In addition to the beautiful sea, these islands are also curious from a historical and cultural point of view. There are temples and castles as well as the main islands of Japan, plus monuments and museums dedicated to the events that took place here during the Second World War. If you love the sea and are looking for an unusual destination, then visit this gem!
Staying on topic, another place to see in Japan if you want to discover this country’s most recent history is definitely the city of Hiroshima. Unfortunately the epicentre of the tragic event that has forever marked the history of Japan and humanity: the first dropping of the atomic bomb on civilians. Visiting Hiroshima can be a strenuous experience because there are so many places of interest that recall this terrible event.
Despite the tragic past, everywhere you stroll in Hiroshima you can breathe an air of rebirth, without ever letting go of the past. We recommend a visit to the Park, Museum and Peace Memorial and a visit to the nearby Miyajima Island, where you can visit the Itsukushima Shrine and admire the symbol of the island, i.e. the majestic (and gigantic) red torii that rises near the shore.
Fujiyama and the Five Lakes Region
Mount Fuji wins the title of Japanese icon by right. Its majestic profile and peak, snowy almost all year round, are part of the common imagination of all lovers of the Land of the Rising Sun. Its presence is impressive: on clear days you can see it from Tokyo and several central areas of Japan. It has always been considered a sacred place by the Japanese.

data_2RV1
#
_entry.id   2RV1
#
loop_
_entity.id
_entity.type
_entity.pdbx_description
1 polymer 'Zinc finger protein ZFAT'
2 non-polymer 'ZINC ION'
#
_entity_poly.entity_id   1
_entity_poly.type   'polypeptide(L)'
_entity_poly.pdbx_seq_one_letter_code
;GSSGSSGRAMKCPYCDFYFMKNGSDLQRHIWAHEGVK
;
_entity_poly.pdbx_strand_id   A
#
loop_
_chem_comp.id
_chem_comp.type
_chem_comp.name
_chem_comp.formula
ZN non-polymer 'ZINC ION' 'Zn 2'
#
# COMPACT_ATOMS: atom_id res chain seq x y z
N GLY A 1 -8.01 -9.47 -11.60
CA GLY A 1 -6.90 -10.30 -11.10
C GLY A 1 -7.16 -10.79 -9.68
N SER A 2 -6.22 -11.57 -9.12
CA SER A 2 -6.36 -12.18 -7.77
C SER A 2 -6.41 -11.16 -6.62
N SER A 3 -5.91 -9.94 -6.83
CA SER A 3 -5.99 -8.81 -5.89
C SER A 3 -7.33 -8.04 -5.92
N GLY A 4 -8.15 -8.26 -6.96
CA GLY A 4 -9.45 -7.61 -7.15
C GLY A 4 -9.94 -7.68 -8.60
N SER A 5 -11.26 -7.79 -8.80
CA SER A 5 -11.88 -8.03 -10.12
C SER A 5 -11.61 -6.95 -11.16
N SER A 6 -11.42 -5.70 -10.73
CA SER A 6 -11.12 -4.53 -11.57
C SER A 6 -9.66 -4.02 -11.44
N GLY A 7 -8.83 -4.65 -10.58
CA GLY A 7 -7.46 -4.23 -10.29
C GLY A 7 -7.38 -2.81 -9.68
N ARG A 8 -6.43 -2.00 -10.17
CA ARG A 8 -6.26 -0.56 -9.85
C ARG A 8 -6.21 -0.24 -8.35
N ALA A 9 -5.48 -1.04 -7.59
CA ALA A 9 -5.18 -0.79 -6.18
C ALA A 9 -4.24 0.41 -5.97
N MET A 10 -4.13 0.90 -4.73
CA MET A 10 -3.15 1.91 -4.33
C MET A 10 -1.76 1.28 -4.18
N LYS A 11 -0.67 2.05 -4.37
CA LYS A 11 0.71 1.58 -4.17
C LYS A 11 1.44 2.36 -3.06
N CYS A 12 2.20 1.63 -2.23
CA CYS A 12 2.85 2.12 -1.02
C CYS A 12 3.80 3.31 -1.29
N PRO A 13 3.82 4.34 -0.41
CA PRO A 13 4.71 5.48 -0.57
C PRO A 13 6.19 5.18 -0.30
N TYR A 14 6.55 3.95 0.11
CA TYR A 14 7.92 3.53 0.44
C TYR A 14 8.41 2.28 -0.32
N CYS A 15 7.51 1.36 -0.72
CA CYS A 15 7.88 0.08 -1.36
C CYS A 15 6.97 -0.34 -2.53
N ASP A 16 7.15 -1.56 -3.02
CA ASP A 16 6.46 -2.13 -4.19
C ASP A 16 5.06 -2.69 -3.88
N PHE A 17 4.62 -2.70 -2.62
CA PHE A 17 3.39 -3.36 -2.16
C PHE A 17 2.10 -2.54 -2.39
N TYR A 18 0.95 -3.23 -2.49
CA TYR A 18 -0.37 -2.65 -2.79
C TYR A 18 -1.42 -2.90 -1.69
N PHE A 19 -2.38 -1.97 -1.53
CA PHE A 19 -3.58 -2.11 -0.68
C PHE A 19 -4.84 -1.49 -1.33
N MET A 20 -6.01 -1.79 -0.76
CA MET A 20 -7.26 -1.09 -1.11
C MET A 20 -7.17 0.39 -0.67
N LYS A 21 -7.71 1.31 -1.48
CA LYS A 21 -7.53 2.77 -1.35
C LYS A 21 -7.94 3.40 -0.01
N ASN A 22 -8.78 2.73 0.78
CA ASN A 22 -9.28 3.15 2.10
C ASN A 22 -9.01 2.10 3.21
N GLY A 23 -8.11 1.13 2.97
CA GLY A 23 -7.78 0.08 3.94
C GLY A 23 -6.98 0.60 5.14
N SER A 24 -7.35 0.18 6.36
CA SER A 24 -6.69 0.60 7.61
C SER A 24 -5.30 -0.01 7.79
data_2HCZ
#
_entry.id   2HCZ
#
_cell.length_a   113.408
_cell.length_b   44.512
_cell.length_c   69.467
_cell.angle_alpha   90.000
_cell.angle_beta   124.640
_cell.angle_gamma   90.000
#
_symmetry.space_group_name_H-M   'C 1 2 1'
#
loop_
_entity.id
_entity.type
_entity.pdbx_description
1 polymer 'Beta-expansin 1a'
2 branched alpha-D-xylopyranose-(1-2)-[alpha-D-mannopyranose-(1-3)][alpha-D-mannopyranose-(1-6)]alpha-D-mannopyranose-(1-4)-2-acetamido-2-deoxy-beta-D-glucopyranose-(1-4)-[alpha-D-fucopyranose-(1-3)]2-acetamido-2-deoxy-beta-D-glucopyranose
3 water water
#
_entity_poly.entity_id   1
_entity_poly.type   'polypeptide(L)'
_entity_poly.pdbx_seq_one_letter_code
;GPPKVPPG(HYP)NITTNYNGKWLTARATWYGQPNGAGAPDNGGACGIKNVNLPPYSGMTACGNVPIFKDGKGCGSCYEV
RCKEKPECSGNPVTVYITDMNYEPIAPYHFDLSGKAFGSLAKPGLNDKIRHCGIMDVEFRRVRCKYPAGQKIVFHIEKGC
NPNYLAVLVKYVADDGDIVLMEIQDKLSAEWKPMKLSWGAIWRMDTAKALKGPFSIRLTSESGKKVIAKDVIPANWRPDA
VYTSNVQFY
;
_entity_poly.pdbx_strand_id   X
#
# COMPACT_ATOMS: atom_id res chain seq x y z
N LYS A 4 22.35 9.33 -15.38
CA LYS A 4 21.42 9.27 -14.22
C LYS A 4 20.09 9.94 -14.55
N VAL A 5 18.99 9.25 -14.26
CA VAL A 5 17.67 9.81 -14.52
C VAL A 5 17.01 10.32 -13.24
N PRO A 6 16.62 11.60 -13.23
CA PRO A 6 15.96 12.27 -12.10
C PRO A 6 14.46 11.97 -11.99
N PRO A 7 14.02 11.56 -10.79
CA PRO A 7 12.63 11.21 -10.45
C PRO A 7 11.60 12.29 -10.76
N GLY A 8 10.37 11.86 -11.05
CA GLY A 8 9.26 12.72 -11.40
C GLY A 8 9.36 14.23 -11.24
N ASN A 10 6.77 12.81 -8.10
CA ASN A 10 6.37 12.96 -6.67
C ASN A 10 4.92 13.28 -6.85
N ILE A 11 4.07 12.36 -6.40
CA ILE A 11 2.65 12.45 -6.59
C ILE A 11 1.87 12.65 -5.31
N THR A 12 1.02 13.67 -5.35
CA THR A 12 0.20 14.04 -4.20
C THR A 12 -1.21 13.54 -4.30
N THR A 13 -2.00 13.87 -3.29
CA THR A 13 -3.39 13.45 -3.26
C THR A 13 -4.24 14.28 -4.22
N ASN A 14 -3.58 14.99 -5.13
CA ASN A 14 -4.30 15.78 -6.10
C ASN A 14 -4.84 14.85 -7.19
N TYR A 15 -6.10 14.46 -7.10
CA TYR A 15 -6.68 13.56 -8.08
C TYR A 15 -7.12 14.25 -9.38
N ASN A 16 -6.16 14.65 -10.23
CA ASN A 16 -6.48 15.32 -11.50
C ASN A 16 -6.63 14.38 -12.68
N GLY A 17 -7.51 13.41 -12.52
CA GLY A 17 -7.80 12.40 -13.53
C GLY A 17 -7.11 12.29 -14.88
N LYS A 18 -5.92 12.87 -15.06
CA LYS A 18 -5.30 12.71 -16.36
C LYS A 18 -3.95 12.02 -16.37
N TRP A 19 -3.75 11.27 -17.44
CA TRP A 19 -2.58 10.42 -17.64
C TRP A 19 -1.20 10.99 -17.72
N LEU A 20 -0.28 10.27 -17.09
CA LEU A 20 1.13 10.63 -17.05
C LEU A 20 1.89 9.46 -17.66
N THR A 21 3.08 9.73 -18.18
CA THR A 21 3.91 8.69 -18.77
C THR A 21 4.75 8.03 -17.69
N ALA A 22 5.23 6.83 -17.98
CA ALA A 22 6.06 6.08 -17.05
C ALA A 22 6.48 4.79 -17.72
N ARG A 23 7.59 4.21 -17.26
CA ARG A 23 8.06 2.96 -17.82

In summer, you can also climb to its peak. Trekking is quite challenging but we are sure that every effort is rewarded by the view and bragging rights! Totally encompassing Mount Fuji, we find the Five Lakes region, an incredibly natural and scenic area. Of all the places you can visit, we recommend Hakone for two or three days of relaxation. It is the spa resort par excellence! If you love photography, then go to Lake Kawaguchi. Here Mount Fuji reflects on the lake waters creating a truly evocative image!
We have left for the last two little gems, deemed unmissable if you have more time and seek a list of things to see in Japan in 10 days.
The first is Takayama, a small town located at the foot of the Japanese Alps (in Japan there are Alps?! You got it, it’s a small world). If you can spend a few more days in Japan and have already visited the cities we mentioned above, come here to discover the country’s most authentic part.
In Takayama, you can still breathe the atmosphere of ancient Japan. The houses are made of wood with narrow alleys and well-kept gardens. These sanctuaries are really peaceful and silent, insofar that they are not horded by tourists. It will take you two days when you can also buy some local handicrafts. The most virtuous carpenters of Japan lived here and their traditions have remained intact.
To conclude, we have jotted Kanazawa onto this list, also to discover the most authentic face of Japan. Here you can lose yourself in Nishi Chaya, the geisha district, although unfortunately (or fortunately) only one of the old teahouses is open to the public. Even Nagamachi, the ancient samurai quarter, still retains a unique charm, while at Omicho market you can sample the local flavours. Definitely one of the best things to see in Japan!